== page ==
Rose Ann Charlesworth (c.1815-1852) née Haywood

This page is part of the Holmfirth Flood Project which aims to make content available to researchers in advance of the 175th anniversary of the 1852 Flood which will be commemorated in 2027.

Rose Ann Charlesworth was a victim of the Holmfirth Flood of 1852.


Rose Ann Haywood[1] was the daughter of John and Mary (née Hirst).

She married John Charlesworth on 26 December 1833 at All Hallows, Almondbury. The couple had eight known children, five of whom perished in the 1852 flood:

Prior to her marriage, Rose Ann had a son outside of marriage — Henry Haywood (c.1831-1895) — who was born in the Township of Austonley.

At the time of the 1841 Census, the family was living at Hinchliffe Mill where John worked as a woollen clothier. By 1851, they were living on Water Street, Hinchliffe Mill, and John was a woollen power loom weaver. Henry is listed living with the mother and step-father although he also spent time living with his maternal grandfather, John.


In the early hours of 5 February 1852, the Bilberry Reservoir embankment failed, unleashing a torrent of water down the Holme Valley. Due to its location, the houses on Water Street took the full force of the flood, killing 35 of the residents. Rose Ann Charlesworth and five of her children were amongst the victims.

John Charlesworth (senior) was interviewed by the Huddersfield Chronicle newspaper:[7]

During our enquiries in this neighbourhood we also met with John Charlesworth, weaver, who also lived in Water-street, and who with two sons, Henry Haywood and Eli Charlesworth, and two daughters, Ann and Mary, are all that are saved out of a family of twelve (including himself and wife). He is an elderly man, and in reply to our enquiries said,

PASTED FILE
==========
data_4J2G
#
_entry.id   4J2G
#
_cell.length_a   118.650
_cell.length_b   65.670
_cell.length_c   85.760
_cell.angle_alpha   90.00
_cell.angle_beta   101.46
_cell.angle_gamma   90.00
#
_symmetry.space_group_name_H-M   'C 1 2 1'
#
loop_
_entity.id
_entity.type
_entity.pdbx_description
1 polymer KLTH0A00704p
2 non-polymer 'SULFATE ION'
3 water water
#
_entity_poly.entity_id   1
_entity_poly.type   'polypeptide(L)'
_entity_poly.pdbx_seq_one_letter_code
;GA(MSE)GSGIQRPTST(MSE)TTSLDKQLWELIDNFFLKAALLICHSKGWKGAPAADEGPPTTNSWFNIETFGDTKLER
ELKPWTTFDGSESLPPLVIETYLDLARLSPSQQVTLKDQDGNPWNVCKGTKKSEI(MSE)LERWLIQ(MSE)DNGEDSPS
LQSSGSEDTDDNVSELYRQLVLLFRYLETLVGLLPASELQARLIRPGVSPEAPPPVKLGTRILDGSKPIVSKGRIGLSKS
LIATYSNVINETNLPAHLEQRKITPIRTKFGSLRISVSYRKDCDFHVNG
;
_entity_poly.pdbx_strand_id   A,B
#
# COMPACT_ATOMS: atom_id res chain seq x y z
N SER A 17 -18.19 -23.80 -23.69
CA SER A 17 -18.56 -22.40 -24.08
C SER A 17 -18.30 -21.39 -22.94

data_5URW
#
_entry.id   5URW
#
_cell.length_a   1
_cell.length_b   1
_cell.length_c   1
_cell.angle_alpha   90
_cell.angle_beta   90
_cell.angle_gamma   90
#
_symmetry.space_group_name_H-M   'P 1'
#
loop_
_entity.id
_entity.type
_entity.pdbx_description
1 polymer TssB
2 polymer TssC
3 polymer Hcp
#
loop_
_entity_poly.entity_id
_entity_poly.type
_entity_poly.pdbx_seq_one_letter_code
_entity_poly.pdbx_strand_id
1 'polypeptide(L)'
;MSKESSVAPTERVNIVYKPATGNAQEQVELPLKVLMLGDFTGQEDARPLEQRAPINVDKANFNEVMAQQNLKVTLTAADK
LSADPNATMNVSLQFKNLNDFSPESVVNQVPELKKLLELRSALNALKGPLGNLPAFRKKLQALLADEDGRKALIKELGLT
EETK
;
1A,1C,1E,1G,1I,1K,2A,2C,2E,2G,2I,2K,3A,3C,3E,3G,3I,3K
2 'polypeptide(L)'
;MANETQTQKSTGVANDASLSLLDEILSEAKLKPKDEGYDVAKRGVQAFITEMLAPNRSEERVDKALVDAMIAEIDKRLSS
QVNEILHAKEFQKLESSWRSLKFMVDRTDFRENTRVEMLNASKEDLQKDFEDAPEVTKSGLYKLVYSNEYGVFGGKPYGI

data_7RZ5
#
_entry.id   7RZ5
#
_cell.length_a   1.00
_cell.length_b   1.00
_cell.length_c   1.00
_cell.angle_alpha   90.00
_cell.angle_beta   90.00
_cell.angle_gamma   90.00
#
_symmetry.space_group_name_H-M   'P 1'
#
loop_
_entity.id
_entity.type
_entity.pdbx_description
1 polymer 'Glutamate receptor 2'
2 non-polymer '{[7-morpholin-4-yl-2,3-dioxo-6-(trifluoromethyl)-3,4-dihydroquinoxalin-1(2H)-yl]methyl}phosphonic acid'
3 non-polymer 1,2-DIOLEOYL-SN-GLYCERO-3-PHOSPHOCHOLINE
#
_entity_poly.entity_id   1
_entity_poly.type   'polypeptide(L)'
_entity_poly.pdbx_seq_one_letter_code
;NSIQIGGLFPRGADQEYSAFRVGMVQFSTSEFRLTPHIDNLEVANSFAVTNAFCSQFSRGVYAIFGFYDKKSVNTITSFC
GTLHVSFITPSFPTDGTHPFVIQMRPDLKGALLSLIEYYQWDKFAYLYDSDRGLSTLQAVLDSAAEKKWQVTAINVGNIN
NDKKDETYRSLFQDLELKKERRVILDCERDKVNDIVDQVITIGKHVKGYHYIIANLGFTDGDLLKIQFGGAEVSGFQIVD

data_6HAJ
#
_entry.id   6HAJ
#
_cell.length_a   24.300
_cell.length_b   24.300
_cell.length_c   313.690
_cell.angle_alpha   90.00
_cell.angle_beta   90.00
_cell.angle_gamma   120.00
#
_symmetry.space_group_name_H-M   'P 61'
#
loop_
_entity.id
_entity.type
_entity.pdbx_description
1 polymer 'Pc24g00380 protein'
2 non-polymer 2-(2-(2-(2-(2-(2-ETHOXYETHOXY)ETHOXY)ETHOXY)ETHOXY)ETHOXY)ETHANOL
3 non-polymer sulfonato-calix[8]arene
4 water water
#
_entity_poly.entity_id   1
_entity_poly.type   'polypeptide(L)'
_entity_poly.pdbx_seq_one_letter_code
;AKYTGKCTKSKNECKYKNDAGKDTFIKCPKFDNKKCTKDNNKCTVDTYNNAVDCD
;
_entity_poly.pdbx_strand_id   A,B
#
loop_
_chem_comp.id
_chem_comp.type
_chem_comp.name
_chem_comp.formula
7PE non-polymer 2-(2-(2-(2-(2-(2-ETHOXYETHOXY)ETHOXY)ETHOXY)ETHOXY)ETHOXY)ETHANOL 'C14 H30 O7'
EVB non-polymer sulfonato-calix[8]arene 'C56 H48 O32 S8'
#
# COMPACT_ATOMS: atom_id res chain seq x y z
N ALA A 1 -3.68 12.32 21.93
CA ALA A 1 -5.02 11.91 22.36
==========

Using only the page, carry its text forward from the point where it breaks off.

“I lived in Water-street when the flood came. The houses were three storeys high, and I lived in the centre of the six houses destroyed, there being two on one side of me and three on the other. We had heard nothing about the flood until it came. [This was in answer to a question put to him in consequence of a statement made to us to the effect that the whole of the inhabitants of Water-street had been warned of the danger on Wednesday night before going to bed.] I was in bed when I heard a cry, upon which I jumped out and ran to the door. This was about one o’clock as near as I can recollect. When I got to the door I saw one of James Metterick’s daughters was coming running to my door. The water was just damming up the fold, and she ran back. I stepped back into the house and lifted my wife on to the floor in her night dress. There were six children at the stairs bottom, and one asleep up stairs. I spoke to my eldest lad (Haywood), and we each took two children, and after telling my wife to follow us instantly, we rushed out. One of the children I had hold of was the eldest but one, named James, aged 14, and as we were going up the fold, he screamed out about his hens, and got from me and ran back to the house, and I did not see him afterwards. I saw one of the lads attempt to follow us, but finding that he could not escape that way, he tried to get round the street corner but was too late. I expected my wife and the other children were following us when we left the house, but she must have remained, and been washed away with the house. Two minutes after I lost hold of my eldest lad, the water rose six yards, and in less than five minutes from my being first alarmed the whole of the six houses were swept away. There were no doors opened in the street but the Metterick’s and our’s, and I think most of the other families would be swept away whilst in bed.”